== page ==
Articles Posted in Juvenile Law

by
The Supreme Court affirmed the district court’s grant of Defendant’s motion to transfer his case to juvenile court. Defendant was seventeen years old when he was charged with multiple felonies. The district court sustained Defendant’s motion to transfer the case to juvenile court. The State appealed. The Supreme Court affirmed, holding that the district court did not abuse its discretion in transferring the matter to juvenile court because (1) the State failed to meet its burden to show that a sound basis existed for retaining the matter in district court; (2) district the court sufficiently made the required findings pursuant to Neb. Rev. Stat. 435-276; and (3) any error in the court’s deciding of the motion to transfer without first reading and considering police reports related to the investigation of the crimes charged was harmless. View "State v. Tyler P." on Justia Law

by
The Supreme Court vacated the order of the separate juvenile court of Douglas County extending a juvenile’s term of probation and imposing additional community service, holding that the court did not follow applicable statutory procedures and thereby exceeded its statutory authority. The State moved to revoke probation after the juvenile, who was on probation pursuant to a previous adjudication, allegedly committed a new offense. When the juvenile entered a denial to the new charge, however, the State withdrew its motion. The juvenile court nonetheless extended the term of probation and imposed additional community service. The Supreme Court vacated the order and remanded the cause for further proceedings, holding that the juvenile court exceeded its statutory authority in changing the terms of the juvenile’s probation. View "In re Interest of Josue G." on Justia Law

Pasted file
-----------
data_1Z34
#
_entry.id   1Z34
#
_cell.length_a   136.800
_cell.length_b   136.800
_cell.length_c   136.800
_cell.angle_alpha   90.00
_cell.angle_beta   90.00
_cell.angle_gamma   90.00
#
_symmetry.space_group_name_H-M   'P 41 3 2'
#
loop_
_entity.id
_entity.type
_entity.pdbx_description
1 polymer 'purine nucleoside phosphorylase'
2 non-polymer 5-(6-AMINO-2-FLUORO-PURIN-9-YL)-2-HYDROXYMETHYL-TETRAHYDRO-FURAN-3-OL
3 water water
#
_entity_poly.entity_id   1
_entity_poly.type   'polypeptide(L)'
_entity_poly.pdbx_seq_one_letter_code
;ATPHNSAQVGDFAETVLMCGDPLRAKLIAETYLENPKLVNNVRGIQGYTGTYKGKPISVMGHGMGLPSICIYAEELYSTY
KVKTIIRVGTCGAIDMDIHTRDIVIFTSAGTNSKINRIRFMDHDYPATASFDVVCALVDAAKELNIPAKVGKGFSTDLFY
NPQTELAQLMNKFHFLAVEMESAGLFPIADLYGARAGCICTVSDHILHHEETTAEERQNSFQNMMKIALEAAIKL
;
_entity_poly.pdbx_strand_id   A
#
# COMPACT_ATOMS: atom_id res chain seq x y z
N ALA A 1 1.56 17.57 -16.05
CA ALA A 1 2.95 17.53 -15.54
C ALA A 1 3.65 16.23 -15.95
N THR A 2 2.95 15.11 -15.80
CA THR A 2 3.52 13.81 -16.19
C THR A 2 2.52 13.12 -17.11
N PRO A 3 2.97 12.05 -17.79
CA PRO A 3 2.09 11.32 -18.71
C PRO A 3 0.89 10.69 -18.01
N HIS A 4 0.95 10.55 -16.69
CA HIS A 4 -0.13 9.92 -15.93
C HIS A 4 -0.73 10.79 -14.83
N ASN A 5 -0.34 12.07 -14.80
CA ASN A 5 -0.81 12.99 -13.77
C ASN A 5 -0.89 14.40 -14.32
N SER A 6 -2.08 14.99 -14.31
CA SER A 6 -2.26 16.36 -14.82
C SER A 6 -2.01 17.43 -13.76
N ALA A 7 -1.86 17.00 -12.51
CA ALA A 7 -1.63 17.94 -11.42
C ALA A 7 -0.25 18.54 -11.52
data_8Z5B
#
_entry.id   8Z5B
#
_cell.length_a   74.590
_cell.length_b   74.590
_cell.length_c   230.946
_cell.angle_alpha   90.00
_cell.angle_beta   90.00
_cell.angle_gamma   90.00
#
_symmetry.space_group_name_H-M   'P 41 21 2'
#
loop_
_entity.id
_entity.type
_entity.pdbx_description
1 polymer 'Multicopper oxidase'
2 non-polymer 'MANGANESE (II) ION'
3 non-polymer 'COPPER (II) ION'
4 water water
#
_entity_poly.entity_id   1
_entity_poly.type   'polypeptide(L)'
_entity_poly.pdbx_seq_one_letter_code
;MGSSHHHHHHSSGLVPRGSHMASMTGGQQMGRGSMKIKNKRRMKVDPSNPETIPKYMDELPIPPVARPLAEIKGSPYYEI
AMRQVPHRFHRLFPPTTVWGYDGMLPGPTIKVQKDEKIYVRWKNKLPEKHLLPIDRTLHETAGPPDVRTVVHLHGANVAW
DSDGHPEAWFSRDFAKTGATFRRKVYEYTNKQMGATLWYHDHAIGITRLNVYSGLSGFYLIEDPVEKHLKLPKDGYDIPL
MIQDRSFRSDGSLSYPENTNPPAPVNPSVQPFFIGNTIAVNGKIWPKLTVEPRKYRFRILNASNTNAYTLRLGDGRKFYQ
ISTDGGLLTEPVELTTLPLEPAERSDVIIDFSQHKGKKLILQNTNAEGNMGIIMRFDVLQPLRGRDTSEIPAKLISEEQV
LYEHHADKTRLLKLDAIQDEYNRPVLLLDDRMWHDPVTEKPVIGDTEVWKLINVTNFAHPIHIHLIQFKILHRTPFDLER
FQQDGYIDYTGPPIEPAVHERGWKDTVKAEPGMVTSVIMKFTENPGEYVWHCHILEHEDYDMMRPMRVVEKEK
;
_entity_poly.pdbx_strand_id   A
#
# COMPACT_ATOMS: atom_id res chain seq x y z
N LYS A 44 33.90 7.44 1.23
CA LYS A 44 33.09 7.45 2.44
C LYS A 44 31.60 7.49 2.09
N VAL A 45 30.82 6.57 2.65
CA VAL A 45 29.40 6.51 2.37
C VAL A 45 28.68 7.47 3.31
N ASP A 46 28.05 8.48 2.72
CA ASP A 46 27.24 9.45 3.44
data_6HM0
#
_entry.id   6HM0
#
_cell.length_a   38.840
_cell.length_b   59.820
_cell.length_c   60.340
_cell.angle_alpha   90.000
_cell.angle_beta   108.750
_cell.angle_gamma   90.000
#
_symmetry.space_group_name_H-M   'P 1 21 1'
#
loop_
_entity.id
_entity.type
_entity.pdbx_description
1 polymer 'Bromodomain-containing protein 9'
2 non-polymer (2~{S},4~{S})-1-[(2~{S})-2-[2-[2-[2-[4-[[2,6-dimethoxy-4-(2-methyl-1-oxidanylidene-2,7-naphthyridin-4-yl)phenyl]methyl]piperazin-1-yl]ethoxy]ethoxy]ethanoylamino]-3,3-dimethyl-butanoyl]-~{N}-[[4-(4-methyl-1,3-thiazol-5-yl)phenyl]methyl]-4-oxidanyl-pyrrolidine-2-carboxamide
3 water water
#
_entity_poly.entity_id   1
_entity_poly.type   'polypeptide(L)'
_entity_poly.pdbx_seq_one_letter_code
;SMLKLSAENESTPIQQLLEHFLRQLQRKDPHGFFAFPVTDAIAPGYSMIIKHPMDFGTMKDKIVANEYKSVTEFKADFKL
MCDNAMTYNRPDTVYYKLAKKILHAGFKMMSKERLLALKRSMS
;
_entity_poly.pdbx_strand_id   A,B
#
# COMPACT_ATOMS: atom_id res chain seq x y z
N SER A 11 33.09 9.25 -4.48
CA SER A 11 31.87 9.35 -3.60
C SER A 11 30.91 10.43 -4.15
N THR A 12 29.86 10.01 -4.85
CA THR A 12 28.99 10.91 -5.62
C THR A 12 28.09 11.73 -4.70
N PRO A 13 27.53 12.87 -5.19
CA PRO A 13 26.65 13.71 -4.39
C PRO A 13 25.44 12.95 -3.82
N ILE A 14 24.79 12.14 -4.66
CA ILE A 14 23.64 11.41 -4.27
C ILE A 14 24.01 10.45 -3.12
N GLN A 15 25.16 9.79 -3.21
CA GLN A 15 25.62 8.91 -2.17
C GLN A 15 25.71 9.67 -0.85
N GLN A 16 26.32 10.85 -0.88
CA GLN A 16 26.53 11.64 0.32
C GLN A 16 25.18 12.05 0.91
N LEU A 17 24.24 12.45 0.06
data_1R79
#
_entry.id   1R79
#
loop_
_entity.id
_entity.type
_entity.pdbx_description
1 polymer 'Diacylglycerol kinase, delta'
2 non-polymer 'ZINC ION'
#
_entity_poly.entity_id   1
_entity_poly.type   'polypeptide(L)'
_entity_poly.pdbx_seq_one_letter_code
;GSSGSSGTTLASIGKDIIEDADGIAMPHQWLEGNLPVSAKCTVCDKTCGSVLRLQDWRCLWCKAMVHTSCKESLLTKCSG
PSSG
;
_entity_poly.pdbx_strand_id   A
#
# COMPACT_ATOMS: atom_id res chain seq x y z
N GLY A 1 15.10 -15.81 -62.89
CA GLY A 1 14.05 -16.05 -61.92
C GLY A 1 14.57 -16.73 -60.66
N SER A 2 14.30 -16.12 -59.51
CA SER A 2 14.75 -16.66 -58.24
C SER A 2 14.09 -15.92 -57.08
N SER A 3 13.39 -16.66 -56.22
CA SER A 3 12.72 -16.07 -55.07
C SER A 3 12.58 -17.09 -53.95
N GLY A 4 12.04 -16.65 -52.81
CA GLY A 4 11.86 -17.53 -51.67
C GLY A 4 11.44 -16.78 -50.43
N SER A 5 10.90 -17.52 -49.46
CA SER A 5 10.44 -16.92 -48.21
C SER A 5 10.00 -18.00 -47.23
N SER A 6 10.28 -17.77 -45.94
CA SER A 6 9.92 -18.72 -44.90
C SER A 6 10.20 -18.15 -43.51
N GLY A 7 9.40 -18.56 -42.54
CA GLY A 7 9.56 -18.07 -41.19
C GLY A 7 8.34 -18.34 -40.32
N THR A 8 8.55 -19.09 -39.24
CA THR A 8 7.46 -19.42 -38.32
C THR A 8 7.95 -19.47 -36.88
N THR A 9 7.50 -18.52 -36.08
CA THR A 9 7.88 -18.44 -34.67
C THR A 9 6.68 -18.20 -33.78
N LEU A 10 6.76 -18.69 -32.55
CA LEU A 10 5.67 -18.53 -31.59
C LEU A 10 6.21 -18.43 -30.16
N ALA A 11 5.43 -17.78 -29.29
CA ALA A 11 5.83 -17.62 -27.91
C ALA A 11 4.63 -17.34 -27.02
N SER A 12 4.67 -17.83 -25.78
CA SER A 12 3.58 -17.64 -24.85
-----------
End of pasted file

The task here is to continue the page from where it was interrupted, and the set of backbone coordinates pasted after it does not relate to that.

Posted in: Juvenile Law

by
The Supreme Court affirmed the ruling of the court of appeals that the State failed to prove beyond a reasonable doubt that K.M. committed first degree sexual assault under Neb. Rev. Stat. 28-319. The separate juvenile court adjudicated K.M. as being a juvenile who committed an act that would constitute a felony by committing first degree sexual assault based on the victim’s lack of capacity. The court of appeals concluded that the juvenile court erred in finding that K.M. subjected the victim to sexual penetration because the State failed to prove that K.M. knew or should have known that the victim was mentally or physically incapable of resisting or appraising the nature of his conduct. The Supreme Court affirmed, holding that the State failed to prove that the victim actually lacked the capacity to consent. View "In re Interest of K.M." on Justia Law

by